Like in many communities, tree care in Casper, Wyo. was largely reactive and just one of many duties performed by the Public Services Department staff. Year after year of seeing trees removed without a plan for replacement worried the city staff members who performed tree work. No one, however, had any basis for articulating an argument that Casper’s prized legacy—their tree canopy—was poised for imminent decline. The last large scale tree planting initiative in Casper was at the end of World War II and their urban forest, full of Siberian elms, was not aging gracefully. For a few staff members, finding a way to make a compelling argument to care for community trees that was cost effective, accessible and credible became their personal charge. Read more »
An antique truck serves as an exhibit booth during the expo.
On February 8, I was excited to work at the World Ag Expo, billed as the largest agricultural trade show in the world. As a newcomer to such events, when I saw the huge line waiting to get through the main gates on opening day, the first thing that popped into my mind was the word “incredible.” Read more »
Exports will be the focus of two highly anticipated sessions on Thursday, Feb. 24 during this year’s Agricultural Outlook Forum in Arlington, Va. USDA’s latest quarterly export forecast will be released that same day and will surely serve as a springboard for a lively discussion on the benefits of exporting as well as the role of agriculture in President Obama’s National Export Initiative (NEI). Read more »
Just like a page out of a detective novel or the next episode of CSI, USDA-APHIS researchers at the National Wildlife Research Center (NWRC) are using forensic science to help unravel the mystery behind bird-strikes. Between 1990 and 2008, more than 87,000 bird-aircraft collisions involving 381 different bird species were reported to the U.S. Federal Aviation Administration. The most common species struck by aircraft were gulls, doves and pigeons. Read more »
Cross posted from the Let’s Move! blog:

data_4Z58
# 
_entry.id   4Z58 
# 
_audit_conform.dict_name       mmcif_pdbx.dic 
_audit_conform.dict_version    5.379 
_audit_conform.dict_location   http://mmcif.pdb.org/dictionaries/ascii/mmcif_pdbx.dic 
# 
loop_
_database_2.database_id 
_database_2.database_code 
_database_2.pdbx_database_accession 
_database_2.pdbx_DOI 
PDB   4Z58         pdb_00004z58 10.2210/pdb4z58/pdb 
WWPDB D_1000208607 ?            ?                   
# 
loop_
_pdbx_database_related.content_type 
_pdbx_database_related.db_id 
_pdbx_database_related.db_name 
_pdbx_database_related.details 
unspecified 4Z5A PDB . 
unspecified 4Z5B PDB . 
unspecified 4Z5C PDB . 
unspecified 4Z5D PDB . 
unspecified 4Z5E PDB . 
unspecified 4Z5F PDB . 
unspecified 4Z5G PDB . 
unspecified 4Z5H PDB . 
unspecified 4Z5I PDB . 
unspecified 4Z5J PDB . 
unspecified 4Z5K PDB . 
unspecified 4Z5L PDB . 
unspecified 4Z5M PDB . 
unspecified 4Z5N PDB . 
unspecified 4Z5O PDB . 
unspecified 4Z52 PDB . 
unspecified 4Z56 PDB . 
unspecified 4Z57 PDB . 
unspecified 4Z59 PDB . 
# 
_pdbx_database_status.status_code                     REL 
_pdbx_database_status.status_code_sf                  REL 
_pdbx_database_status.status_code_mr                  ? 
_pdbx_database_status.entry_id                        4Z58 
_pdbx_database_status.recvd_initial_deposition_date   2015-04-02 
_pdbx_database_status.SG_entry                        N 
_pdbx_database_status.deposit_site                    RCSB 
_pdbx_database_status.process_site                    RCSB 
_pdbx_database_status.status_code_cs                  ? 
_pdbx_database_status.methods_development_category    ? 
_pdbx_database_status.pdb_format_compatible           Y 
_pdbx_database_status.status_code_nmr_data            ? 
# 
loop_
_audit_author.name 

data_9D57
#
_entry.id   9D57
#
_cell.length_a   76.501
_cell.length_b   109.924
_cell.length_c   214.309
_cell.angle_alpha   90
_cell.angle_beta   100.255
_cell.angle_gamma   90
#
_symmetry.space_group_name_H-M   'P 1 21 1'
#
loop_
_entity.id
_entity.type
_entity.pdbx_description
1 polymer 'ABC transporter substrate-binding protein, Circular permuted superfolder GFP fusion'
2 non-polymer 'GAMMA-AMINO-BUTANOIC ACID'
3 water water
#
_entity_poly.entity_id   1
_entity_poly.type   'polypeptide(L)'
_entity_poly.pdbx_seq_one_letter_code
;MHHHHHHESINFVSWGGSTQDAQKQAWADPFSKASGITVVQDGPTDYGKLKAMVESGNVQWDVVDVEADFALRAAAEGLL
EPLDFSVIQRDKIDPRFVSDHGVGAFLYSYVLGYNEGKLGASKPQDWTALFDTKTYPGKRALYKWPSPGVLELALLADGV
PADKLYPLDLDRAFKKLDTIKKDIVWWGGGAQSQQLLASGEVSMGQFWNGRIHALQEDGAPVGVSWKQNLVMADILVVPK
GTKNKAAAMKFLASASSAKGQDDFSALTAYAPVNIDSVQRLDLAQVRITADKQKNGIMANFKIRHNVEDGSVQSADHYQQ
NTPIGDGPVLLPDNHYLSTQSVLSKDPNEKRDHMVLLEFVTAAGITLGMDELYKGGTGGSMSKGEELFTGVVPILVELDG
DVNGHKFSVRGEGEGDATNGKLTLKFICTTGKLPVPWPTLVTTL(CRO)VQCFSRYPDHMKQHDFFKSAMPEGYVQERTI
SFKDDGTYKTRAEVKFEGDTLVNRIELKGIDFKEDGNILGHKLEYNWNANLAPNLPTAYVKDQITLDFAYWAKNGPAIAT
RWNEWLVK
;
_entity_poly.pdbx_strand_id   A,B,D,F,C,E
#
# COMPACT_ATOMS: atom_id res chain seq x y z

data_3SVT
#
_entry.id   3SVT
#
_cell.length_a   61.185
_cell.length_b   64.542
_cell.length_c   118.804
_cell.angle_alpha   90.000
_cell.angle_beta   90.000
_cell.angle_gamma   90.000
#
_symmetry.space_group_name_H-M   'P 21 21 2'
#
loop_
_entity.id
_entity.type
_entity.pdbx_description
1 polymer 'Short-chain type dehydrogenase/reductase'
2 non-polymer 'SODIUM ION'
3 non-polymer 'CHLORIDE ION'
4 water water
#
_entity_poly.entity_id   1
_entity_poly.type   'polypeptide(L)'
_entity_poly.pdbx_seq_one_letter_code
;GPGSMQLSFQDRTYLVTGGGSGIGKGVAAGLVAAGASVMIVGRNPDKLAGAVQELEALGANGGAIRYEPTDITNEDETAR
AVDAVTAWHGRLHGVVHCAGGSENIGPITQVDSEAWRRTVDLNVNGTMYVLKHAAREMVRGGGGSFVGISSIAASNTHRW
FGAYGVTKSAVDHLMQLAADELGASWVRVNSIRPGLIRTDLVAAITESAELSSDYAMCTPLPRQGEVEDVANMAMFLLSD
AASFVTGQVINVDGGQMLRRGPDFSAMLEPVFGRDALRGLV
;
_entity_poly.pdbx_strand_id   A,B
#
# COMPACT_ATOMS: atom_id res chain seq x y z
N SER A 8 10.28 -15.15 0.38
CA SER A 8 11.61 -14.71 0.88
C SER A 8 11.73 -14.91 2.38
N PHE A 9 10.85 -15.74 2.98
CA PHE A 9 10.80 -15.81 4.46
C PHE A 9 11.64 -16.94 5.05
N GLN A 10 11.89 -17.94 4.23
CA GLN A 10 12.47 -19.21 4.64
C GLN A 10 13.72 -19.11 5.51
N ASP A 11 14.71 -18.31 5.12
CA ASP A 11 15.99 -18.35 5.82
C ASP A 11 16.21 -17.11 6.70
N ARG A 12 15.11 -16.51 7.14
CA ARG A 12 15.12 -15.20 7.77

On a sunny October morning at Columbia School in El Monte, California, Allen Ng, our Regional Administrator at the USDA Food and Nutrition Service presented El Monte City School District with the first HealthierUS School Challenge (HUSSC) Awards in California since the Challenge joined the Let’s Move! initiative one year ago.
When asked why El Monte City School District took the Challenge, Dr. Robert Lewis, Director of Nutrition Services, humbly explained his desire to highlight the collaborative nature found in El Monte’s wellness community. It’s no surprise Dr. Lewis points to the consistent teamwork and partnership among school district folks, community members, parents, teachers, principals, school nurses, district office administrators, and students as the key to achieving Silver HUSSC awards for 14 of El Monte’s elementary schools. Read more »
A small rural community half way between Kansas City and Springfield is the Village of Brownington, possibly the best kept secret of Henry County. Nestled comfortably along the Harry S. Truman Lake, the Village consists of 119 residents with 68 housing units covering a land area of only 0.15 sq. miles. Their numbers may be small, but their courage and determination to revive their community is remarkable.
To the delight of the residents, the Village was recently awarded a grant for access to broadband service and the construction of a Community Center. The broadband service is a result of a program administered by USDA Rural Development. The program known as “Community Connect” provides grants to eligible applicants to establish broadband service in rural communities that are not currently served. Read more »